What is ISO, anyway? / by Edward Crim

For every photo we make, we have four parameters of exposure to work with to get a good image: ISO, aperture, shutter speed and light. The last of these, light, is frequently not in our control (though it can be - check our list of classes at the STLPA to find out more), so what about the others I've listed here? ISO, for instance. You may be wondering, if you are relatively new to the photographic world, just what the heck this setting called "ISO" (pronounced eye-ess-oh) is all about. And wonder you should. You will hear people say such things as;

"A high ISO will make your photos look "grainy", or "use a low ISO for better quality photos", "use a high ISO in low light" and "use a low ISO in bright light." It seems ironic that in this new century, the "age of information", most folks making grand pronouncements on any subject imaginable are operating with a bare minimum of the facts. These statements regarding ISO are, however, true, if not quite universally understood. So let's back up a bit to the days of film when the ISO label was first introduced and see if we can figure things out.


It used to be called "ASA" in this country, (ooh, say can you see!) and as you might guess from my little nod to the Best Ever National Anthem (all about rockets and red glare and bright stars and perilous fights and fitful blowing and foul footsteps pollution and the home of the brave) the first letter of ASA stands for American (which in spite of all temptations to belong to other nations, I remain) and the S and other A represent "Standards" and "Association" respectively, an organization that is celebrating its 100th anniversary this year and is currently known as the ANSI.


The ASA (as it was known then) created a system of rating the sensitivity to light of any given photographic film on a scale that reflected the arithmetic progression of exposure. In other words, when twice as sensitive to light the number was twice the previous number. 400 ASA film is twice as sensitive to light as 200 ASA film, which is twice as sensitive as 100 ASA film, which in its turn is twice as sensitive to light as 50 ASA film, which, not surprisingly to you, dear reader, is twice as sensitive as 25 ASA film. Yep, there used to be 25 ASA film, and I used it in my youth, before Mama took it away.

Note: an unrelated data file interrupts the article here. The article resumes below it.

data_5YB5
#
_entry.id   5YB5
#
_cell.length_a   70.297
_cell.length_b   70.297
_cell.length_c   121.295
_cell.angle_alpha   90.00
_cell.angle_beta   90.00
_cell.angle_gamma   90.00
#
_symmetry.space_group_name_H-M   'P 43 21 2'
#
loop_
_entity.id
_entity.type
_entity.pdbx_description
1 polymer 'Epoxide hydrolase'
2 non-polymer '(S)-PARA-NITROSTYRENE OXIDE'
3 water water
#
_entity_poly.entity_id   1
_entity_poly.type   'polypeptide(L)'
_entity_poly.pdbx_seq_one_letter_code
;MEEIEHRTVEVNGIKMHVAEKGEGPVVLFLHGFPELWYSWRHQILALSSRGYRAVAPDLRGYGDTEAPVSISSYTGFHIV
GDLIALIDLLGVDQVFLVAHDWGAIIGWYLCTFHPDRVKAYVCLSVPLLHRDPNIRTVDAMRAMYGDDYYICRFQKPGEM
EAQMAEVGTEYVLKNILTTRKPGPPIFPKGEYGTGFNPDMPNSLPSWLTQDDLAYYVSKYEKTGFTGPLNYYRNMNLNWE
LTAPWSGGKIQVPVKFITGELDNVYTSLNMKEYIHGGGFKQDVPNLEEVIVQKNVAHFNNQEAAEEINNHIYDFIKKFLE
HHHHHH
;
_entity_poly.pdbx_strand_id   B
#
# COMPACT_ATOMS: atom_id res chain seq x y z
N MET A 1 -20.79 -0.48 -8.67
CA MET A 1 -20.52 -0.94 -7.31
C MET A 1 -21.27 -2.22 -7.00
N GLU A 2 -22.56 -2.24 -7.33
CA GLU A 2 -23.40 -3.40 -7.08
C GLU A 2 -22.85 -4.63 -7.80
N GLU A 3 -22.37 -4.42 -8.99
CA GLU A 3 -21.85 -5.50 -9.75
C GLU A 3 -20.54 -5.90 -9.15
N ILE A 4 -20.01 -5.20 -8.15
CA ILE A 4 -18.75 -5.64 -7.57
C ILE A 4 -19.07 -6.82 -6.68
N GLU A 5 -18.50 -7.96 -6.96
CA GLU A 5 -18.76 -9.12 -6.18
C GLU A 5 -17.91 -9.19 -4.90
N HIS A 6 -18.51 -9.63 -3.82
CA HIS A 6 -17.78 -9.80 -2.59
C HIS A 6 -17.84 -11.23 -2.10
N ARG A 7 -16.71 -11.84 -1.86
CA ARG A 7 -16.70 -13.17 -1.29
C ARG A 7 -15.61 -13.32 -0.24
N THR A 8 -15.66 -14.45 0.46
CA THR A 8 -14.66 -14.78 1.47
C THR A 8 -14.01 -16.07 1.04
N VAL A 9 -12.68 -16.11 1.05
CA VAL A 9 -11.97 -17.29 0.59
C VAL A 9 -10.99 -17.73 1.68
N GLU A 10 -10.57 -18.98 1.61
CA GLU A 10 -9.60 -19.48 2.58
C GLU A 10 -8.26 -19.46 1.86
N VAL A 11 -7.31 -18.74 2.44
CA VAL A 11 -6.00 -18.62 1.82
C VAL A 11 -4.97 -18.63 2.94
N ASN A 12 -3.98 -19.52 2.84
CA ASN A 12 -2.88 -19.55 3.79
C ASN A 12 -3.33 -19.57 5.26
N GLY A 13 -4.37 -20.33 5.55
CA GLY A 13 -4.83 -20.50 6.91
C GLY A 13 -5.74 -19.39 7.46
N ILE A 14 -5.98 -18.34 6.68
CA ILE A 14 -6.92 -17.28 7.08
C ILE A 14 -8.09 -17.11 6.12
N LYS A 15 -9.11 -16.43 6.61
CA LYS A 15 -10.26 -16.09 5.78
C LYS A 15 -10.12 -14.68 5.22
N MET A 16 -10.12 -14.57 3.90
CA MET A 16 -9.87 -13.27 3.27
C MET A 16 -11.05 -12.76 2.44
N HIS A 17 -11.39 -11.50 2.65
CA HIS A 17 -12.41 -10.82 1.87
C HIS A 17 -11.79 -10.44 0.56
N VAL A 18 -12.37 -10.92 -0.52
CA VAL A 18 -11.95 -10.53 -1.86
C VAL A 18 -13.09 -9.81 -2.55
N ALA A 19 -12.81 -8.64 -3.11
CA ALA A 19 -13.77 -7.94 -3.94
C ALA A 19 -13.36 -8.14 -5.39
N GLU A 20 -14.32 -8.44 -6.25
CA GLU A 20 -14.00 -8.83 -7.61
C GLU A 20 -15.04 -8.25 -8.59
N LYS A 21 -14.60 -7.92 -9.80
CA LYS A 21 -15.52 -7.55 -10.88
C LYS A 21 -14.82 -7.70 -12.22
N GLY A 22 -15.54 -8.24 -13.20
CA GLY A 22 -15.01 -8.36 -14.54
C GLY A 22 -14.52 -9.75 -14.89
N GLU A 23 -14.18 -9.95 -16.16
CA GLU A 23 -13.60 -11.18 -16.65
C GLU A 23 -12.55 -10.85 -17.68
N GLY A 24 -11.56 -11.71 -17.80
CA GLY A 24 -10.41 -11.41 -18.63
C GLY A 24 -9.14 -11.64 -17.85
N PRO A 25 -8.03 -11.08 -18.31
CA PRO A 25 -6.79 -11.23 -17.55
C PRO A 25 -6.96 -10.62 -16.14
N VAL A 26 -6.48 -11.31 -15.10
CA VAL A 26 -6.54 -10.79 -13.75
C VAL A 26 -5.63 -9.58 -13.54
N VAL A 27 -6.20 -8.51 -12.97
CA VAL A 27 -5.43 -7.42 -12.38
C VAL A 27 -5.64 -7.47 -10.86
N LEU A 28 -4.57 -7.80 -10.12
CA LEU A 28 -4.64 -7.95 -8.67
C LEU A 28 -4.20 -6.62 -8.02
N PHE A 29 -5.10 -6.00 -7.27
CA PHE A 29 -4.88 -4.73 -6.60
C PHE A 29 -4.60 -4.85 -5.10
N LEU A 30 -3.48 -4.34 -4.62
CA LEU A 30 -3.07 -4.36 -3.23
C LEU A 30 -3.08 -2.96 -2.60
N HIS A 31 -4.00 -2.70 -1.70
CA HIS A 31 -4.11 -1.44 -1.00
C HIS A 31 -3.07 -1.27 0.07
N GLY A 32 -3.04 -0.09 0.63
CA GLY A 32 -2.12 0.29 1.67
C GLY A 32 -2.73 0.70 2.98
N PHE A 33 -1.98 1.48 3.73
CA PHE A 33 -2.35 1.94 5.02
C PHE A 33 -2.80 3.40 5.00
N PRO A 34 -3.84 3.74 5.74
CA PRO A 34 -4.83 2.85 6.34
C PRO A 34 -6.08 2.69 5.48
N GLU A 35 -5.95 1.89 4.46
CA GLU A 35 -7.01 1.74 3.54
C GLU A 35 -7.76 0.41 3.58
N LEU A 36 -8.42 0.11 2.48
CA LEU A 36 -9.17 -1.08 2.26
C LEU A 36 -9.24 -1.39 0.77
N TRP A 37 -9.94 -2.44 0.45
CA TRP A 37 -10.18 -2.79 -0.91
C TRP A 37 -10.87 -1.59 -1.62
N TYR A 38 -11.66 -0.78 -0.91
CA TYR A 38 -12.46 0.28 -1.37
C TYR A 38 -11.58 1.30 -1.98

The Germans had their own system of rating sensitivity of film to light, established in a blatant attempt to put Deutschland über alles by the Deutsches Institut für Normung (DIN - that's German for "Kraut Way of Doing Stuff"), a standards organization established one year before the ASA got going, but theirs was a logarithmic method of rating that went up three numbers for every 2x increase in sensitivity to light. For instance, a film that had an ASA of 100 was rated at a DIN of 21, ASA 200 equaled DIN 24 and ASA 400 equaled DIN 27. We Americans found this a bit counterintuitive, to say the least, and apparently so did the rest of the world, so in the 1980's, when the International Standards Organization (guess what its acronym is) changed the designation of film sensitivity from ASA to ISO, 400 speed film became ISO 400/27 and then, after a bit to let the Germans get distracted by other things, such as reunification, just the ISO 400 that we know and love today.


The way film was made more sensitive to light involved various dyes added to the formula, and, more importantly, making the grains of silver on the film's surface larger, so they were more likely to be hit by light, the number one reason that higher speed films were "grainier" than low speed films. Digital sensors work a bit differently.

Each digital sensor has a native ISO determined by measuring the characteristics of the images captured at various ISO settings  and finding the speed with the widest dynamic range (details in darkest shadows to brightest highlights) and least noise. This is the base, or "true" ISO of the sensor. Higher ISO settings are achieved by amplifying the signal from the sensor to the processing chips that create the digital images. As the camera amplifies the signal, it also amplifies the noise that is inherent in the image until it reaches a point where we find it to be unacceptable (in other words, Really Ugly). It used to be, when we used film all the time, we had to change film to change our ISO, but one of the great advantages of digital photography is that we can change the ISO setting whenever we want (or let the camera set it automatically, as it sees fit - is it smarter than we?). So, rather than depend solely on aperture (how much light is passing through our lens) or shutter speed (how long the light is flowing into our cameras), we can also, for each individual image, control the sensitivity of the camera to light through the ISO settings, giving us a total of three parameters to work with for every situation where we cannot control the light available to us.